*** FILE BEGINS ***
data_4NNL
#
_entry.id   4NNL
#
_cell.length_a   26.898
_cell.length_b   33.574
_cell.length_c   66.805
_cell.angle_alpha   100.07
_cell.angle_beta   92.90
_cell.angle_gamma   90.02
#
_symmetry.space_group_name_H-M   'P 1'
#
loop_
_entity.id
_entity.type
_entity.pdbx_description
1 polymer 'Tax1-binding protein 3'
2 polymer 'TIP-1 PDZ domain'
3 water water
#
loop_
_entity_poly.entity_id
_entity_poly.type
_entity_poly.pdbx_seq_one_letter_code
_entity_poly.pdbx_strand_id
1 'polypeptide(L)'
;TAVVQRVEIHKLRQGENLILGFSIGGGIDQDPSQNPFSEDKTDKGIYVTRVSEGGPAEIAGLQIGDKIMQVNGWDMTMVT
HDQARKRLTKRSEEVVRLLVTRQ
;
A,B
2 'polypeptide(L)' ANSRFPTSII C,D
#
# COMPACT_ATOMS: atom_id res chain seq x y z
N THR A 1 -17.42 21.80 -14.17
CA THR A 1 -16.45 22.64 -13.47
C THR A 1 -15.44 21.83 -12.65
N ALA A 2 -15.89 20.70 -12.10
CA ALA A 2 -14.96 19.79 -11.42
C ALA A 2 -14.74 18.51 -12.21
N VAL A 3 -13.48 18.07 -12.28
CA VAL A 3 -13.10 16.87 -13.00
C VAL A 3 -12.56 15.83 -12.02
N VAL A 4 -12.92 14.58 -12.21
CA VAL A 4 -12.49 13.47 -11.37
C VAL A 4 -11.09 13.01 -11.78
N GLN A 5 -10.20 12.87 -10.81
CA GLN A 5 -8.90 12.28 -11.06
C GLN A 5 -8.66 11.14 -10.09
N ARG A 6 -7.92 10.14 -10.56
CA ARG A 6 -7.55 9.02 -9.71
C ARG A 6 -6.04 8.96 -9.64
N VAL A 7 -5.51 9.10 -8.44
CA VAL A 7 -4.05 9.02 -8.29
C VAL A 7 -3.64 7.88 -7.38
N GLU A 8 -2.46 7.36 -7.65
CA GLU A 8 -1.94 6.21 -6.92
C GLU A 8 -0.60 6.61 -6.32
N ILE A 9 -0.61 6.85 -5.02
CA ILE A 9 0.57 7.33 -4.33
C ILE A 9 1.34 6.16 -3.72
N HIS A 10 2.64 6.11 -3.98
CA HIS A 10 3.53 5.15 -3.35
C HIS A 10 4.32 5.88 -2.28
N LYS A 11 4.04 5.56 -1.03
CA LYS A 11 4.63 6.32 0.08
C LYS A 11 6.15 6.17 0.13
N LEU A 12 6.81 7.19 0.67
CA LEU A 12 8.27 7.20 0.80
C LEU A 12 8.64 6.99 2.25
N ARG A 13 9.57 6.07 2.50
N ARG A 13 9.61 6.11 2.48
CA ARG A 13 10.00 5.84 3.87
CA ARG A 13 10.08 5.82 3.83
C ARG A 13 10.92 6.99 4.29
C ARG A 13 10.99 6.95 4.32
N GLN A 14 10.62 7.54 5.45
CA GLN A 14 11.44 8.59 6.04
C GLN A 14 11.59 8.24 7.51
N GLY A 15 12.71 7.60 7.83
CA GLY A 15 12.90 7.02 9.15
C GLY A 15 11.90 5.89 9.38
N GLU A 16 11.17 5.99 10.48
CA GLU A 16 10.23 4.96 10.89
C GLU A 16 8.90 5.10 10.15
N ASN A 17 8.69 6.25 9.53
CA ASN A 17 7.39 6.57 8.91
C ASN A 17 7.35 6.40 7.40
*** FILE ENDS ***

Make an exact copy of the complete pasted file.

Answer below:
data_4NNL
#
_entry.id   4NNL
#
_cell.length_a   26.898
_cell.length_b   33.574
_cell.length_c   66.805
_cell.angle_alpha   100.07
_cell.angle_beta   92.90
_cell.angle_gamma   90.02
#
_symmetry.space_group_name_H-M   'P 1'
#
loop_
_entity.id
_entity.type
_entity.pdbx_description
1 polymer 'Tax1-binding protein 3'
2 polymer 'TIP-1 PDZ domain'
3 water water
#
loop_
_entity_poly.entity_id
_entity_poly.type
_entity_poly.pdbx_seq_one_letter_code
_entity_poly.pdbx_strand_id
1 'polypeptide(L)'
;TAVVQRVEIHKLRQGENLILGFSIGGGIDQDPSQNPFSEDKTDKGIYVTRVSEGGPAEIAGLQIGDKIMQVNGWDMTMVT
HDQARKRLTKRSEEVVRLLVTRQ
;
A,B
2 'polypeptide(L)' ANSRFPTSII C,D
#
# COMPACT_ATOMS: atom_id res chain seq x y z
N THR A 1 -17.42 21.80 -14.17
CA THR A 1 -16.45 22.64 -13.47
C THR A 1 -15.44 21.83 -12.65
N ALA A 2 -15.89 20.70 -12.10
CA ALA A 2 -14.96 19.79 -11.42
C ALA A 2 -14.74 18.51 -12.21
N VAL A 3 -13.48 18.07 -12.28
CA VAL A 3 -13.10 16.87 -13.00
C VAL A 3 -12.56 15.83 -12.02
N VAL A 4 -12.92 14.58 -12.21
CA VAL A 4 -12.49 13.47 -11.37
C VAL A 4 -11.09 13.01 -11.78
N GLN A 5 -10.20 12.87 -10.81
CA GLN A 5 -8.90 12.28 -11.06
C GLN A 5 -8.66 11.14 -10.09
N ARG A 6 -7.92 10.14 -10.56
CA ARG A 6 -7.55 9.02 -9.71
C ARG A 6 -6.04 8.96 -9.64
N VAL A 7 -5.51 9.10 -8.44
CA VAL A 7 -4.05 9.02 -8.29
C VAL A 7 -3.64 7.88 -7.38
N GLU A 8 -2.46 7.36 -7.65
CA GLU A 8 -1.94 6.21 -6.92
C GLU A 8 -0.60 6.61 -6.32
N ILE A 9 -0.61 6.85 -5.02
CA ILE A 9 0.57 7.33 -4.33
C ILE A 9 1.34 6.16 -3.72
N HIS A 10 2.64 6.11 -3.98
CA HIS A 10 3.53 5.15 -3.35
C HIS A 10 4.32 5.88 -2.28
N LYS A 11 4.04 5.56 -1.03
CA LYS A 11 4.63 6.32 0.08
C LYS A 11 6.15 6.17 0.13
N LEU A 12 6.81 7.19 0.67
CA LEU A 12 8.27 7.20 0.80
C LEU A 12 8.64 6.99 2.25
N ARG A 13 9.57 6.07 2.50
N ARG A 13 9.61 6.11 2.48
CA ARG A 13 10.00 5.84 3.87
CA ARG A 13 10.08 5.82 3.83
C ARG A 13 10.92 6.99 4.29
C ARG A 13 10.99 6.95 4.32
N GLN A 14 10.62 7.54 5.45
CA GLN A 14 11.44 8.59 6.04
C GLN A 14 11.59 8.24 7.51
N GLY A 15 12.71 7.60 7.83
CA GLY A 15 12.90 7.02 9.15
C GLY A 15 11.90 5.89 9.38
N GLU A 16 11.17 5.99 10.48
CA GLU A 16 10.23 4.96 10.89
C GLU A 16 8.90 5.10 10.15
N ASN A 17 8.69 6.25 9.53
CA ASN A 17 7.39 6.57 8.91
C ASN A 17 7.35 6.40 7.40